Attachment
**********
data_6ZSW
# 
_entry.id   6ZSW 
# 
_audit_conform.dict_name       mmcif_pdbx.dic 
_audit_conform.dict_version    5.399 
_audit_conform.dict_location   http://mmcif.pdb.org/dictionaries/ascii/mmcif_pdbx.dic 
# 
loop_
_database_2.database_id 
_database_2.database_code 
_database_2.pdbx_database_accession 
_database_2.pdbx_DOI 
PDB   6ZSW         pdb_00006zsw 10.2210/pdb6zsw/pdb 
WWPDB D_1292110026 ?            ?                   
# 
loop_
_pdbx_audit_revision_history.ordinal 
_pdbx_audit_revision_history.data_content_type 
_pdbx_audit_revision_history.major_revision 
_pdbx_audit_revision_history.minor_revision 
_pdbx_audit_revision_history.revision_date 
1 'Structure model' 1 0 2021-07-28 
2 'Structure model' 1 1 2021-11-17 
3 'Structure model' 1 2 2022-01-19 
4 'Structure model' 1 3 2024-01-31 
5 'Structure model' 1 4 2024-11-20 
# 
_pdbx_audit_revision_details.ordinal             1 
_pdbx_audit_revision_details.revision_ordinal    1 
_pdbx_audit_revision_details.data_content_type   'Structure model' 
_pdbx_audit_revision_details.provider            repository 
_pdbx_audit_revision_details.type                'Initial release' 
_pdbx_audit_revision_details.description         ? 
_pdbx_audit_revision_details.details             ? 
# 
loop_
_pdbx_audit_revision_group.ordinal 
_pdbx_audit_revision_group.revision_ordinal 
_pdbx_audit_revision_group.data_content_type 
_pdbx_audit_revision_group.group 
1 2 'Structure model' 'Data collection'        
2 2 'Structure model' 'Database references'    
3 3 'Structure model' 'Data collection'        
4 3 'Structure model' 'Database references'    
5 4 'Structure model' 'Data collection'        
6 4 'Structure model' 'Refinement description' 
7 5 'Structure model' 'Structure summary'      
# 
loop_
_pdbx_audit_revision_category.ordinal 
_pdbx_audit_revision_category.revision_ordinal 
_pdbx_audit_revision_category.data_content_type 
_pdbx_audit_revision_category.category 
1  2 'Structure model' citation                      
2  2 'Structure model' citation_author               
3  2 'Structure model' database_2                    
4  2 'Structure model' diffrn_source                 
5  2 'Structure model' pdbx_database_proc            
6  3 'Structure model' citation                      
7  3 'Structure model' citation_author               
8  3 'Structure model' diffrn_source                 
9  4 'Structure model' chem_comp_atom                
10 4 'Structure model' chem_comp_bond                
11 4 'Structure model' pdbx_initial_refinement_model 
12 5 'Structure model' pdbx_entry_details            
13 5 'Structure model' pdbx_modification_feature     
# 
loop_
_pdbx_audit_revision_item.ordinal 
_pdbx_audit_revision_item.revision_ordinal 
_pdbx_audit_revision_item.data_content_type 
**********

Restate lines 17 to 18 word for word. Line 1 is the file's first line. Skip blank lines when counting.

loop_
_pdbx_audit_revision_history.ordinal 